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Critical Fans: Weibo Superstar Xie Na Under Attack By Her Own Supporters

Even Weibo’s number one celebrity can clash with their fans.

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Image by CRI International

Chinese idol fans are often known for their unwavering loyalty army-like bearing, especially when defending their messiah from haters. However, as recent cases involving boyband Nine Percent and host Xie Na show, this vitriol might be turned against the celebrities themselves should their engagement with these online legions be lukewarm.

Are the fans there to serve their idol, or the other way round? Fanatical fandom that takes idol-worshipping to extreme heights is nothing new on the Chinese Internet. What is unusual is when the idols themselves get checked by their own fans for inappropriate behavior.

For a couple of days now, host of Happy Camp, actress and no. 1 star Weibo superstar Xie Na (谢娜) has come under attack from her fans for her performance in Chinese hit reality show Viva La Romance (妻子浪漫旅行), where four famous couples go on holiday together. According to Xie Na’s fans, she mentioned her husband, famous singer Jason (张杰), too often during the show despite several warnings from fans in the past to keep her affection under wraps.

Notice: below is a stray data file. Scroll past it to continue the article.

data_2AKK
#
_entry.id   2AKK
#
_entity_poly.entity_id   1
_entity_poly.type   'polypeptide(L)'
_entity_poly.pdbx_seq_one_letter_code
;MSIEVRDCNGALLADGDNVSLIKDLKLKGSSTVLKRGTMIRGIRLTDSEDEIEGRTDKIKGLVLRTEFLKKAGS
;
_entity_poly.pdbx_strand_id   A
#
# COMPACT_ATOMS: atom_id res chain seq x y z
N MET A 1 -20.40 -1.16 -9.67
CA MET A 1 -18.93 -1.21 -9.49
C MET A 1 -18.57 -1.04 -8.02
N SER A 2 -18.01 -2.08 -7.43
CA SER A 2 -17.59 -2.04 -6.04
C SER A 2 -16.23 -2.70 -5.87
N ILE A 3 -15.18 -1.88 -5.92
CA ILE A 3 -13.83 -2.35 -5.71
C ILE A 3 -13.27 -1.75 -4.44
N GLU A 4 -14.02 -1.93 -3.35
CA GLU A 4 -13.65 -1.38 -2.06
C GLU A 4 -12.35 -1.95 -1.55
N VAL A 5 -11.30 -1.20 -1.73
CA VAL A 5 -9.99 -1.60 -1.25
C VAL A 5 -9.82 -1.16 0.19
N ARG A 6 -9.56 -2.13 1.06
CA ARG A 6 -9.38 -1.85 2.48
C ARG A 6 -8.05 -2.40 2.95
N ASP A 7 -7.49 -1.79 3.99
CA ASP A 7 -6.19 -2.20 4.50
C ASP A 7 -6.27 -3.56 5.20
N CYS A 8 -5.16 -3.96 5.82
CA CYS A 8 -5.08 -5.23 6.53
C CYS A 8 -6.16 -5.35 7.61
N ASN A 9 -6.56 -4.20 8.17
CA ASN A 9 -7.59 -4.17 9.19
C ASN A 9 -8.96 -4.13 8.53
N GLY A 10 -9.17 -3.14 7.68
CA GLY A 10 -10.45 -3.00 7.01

To cool down the bubbling dissatisfaction among her fanbase, Xie Na engaged her fans in a Weibo discussion. She soon regretted this decision as the diplomatic initiative blew up in her face when she refused to acknowledge any wrong or listen to her fans’ suggestions. After being continually criticized by her fans, she made it clear how vexing this all was, posting comments such as: “Oh, so this is what prattling on Weibo is like,” “[This is] prattling, I’m out”, and “There is so much resentment, why can’t everybody be happy?”.

This is where it all went really downhill. Xie Na’s intransigence led to a fan walk-out. In a statement on Weibo, a spokesperson for the official Xie Na Weibo fan group announced that it had been handed over to Xie Na’s management. In that same statement, the spokesperson explains: “(Xie Na), you entered the discussion on Weibo where people are giving you no more than 15 suggestions, of which only some were regarding your husband […]. We only try to help you, it is up to you whether you listen or not, but instead, you just write us off by saying we are resentful.”